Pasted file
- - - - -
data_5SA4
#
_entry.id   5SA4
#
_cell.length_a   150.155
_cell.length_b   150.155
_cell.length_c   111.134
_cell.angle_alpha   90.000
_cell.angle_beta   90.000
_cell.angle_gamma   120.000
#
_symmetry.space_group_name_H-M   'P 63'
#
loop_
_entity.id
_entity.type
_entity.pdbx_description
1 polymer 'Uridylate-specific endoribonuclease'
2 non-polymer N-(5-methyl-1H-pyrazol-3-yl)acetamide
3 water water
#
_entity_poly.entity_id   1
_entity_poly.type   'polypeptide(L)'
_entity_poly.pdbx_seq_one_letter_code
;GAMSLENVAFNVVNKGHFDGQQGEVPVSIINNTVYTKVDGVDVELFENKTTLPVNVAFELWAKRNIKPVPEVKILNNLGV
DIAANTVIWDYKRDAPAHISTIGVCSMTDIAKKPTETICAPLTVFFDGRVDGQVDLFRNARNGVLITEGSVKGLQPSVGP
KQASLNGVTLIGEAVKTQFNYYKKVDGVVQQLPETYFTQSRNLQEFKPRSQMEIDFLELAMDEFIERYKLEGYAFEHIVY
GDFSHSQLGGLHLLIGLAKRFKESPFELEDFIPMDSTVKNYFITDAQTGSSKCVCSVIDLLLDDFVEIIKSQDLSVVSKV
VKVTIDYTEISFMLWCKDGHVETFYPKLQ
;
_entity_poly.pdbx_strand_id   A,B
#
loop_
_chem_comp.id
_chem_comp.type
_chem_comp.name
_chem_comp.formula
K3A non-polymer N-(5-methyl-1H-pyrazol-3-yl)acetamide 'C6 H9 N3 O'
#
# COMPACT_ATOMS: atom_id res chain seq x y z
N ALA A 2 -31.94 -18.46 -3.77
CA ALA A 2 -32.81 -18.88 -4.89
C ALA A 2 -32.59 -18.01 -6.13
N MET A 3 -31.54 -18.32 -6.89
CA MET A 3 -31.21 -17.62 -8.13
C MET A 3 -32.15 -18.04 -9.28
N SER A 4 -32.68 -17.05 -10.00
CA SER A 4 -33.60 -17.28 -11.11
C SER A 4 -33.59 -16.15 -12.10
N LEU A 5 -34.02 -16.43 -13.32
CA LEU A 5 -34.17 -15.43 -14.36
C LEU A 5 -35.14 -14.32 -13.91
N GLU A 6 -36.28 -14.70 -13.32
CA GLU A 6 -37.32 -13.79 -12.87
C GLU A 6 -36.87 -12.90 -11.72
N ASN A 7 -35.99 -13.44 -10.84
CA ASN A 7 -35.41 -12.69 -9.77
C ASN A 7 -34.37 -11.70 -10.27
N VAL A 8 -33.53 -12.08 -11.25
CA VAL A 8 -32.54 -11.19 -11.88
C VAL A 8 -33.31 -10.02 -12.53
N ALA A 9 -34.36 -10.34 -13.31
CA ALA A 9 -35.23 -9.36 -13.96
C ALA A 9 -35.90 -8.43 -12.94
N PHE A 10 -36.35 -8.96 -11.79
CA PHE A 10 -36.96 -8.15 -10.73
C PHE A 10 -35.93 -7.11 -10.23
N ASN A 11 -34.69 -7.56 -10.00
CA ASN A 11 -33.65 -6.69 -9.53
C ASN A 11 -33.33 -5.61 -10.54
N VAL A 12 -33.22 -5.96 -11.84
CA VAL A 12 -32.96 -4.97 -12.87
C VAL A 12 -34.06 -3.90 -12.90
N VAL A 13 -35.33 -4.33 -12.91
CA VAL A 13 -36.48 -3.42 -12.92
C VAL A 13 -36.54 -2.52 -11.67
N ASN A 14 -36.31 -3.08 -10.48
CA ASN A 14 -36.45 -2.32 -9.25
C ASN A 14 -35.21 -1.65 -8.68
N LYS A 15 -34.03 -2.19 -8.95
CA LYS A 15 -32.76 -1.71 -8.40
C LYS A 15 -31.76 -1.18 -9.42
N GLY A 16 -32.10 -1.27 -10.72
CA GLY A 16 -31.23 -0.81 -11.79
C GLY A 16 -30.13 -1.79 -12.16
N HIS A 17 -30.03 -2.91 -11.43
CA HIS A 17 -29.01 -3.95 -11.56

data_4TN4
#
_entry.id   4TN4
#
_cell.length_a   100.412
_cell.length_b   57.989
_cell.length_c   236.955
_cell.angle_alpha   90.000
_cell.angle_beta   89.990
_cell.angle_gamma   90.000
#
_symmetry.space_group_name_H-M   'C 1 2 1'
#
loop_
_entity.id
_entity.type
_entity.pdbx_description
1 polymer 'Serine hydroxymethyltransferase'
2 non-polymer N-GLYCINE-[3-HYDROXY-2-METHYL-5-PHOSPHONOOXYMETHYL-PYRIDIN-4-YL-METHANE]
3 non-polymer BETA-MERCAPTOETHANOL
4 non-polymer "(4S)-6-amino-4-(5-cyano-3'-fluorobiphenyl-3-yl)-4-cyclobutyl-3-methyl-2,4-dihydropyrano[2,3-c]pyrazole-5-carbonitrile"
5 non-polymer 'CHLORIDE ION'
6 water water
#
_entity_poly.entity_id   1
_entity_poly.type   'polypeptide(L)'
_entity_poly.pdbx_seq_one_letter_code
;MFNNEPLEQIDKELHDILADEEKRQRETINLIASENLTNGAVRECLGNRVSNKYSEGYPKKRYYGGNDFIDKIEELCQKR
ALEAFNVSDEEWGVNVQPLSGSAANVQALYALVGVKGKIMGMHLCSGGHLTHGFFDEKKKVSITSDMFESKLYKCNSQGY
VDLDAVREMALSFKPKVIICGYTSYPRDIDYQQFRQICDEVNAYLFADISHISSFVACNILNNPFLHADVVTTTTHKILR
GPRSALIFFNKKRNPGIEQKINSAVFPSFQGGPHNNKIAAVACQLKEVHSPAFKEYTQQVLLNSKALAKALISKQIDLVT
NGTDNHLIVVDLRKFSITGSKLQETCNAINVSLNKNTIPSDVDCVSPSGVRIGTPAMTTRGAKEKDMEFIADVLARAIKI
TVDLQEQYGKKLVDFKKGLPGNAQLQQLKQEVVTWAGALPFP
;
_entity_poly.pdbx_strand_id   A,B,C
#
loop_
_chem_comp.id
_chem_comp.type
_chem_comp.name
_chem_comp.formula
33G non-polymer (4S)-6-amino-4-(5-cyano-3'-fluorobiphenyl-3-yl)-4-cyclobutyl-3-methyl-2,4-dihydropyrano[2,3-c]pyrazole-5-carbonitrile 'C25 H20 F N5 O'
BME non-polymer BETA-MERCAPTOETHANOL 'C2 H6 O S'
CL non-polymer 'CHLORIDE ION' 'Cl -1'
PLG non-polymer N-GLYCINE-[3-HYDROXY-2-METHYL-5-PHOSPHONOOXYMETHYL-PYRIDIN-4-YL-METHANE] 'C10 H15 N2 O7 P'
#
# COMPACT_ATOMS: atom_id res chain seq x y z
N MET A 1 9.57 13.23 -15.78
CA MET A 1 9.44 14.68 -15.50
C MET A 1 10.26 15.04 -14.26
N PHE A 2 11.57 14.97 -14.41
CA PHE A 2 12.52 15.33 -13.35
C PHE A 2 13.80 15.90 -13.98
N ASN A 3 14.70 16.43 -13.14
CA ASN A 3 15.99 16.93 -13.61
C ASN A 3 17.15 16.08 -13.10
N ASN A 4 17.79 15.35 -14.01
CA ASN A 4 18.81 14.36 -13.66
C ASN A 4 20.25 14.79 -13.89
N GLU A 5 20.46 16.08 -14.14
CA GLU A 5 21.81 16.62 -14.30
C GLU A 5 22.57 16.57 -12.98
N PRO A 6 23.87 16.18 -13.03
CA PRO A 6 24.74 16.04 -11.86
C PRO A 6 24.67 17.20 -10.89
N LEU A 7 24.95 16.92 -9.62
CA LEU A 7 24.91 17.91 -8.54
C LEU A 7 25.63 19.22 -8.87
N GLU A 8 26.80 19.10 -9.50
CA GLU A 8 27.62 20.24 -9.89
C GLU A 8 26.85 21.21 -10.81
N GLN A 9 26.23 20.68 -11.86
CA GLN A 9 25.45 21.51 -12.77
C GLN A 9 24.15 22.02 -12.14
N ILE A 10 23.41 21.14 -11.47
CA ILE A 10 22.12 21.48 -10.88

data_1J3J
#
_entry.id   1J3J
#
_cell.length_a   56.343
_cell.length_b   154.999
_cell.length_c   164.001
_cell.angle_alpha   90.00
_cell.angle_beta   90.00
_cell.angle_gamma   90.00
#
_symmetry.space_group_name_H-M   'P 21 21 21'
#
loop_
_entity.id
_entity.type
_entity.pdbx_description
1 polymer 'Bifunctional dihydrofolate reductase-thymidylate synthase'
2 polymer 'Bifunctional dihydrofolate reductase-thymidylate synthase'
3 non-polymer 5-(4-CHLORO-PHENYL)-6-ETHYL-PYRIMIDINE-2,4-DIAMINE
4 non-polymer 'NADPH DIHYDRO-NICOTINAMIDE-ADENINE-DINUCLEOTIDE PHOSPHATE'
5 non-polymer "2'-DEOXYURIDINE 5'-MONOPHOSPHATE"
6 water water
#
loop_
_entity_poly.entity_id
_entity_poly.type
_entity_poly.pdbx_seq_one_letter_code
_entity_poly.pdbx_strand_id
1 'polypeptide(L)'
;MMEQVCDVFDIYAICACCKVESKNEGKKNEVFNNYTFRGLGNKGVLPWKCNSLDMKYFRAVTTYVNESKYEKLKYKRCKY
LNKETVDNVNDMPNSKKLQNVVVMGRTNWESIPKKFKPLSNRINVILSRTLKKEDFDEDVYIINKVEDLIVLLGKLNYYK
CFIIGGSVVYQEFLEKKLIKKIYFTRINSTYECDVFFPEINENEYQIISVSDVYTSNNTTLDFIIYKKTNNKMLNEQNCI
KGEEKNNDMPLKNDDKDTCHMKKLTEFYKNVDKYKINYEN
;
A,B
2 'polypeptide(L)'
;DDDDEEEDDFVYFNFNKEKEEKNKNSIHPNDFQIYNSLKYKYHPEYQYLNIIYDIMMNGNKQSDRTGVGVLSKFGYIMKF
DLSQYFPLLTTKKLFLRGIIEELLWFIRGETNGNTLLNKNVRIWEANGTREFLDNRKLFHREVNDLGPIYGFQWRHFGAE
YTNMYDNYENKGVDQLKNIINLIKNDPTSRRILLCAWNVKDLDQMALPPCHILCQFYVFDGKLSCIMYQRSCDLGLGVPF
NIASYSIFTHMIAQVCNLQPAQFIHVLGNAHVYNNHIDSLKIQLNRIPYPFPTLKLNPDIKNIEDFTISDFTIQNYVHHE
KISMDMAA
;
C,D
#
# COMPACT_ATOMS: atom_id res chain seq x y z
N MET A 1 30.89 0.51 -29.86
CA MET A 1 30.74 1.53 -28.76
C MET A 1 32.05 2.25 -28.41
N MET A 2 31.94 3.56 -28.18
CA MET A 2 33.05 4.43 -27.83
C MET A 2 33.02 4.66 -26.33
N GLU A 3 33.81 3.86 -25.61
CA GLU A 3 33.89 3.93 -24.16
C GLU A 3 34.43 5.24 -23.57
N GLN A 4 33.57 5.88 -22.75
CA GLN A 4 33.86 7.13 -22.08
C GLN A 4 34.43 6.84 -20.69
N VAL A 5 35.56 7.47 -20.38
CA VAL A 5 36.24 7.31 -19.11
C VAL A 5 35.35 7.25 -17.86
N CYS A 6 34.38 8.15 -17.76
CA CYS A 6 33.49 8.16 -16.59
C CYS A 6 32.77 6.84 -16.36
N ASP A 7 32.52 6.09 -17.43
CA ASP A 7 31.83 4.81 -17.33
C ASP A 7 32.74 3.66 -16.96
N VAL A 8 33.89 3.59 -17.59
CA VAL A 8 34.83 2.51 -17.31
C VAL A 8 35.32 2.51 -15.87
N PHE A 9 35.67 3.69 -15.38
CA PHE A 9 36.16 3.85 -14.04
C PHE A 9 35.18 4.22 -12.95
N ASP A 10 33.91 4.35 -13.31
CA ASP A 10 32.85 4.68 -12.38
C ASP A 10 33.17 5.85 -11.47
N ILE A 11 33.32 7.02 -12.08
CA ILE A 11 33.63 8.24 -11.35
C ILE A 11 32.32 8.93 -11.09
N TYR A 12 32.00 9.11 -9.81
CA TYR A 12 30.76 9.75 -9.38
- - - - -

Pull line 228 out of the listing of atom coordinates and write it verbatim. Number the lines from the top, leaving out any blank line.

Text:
N ASP A 7 32.52 6.09 -17.43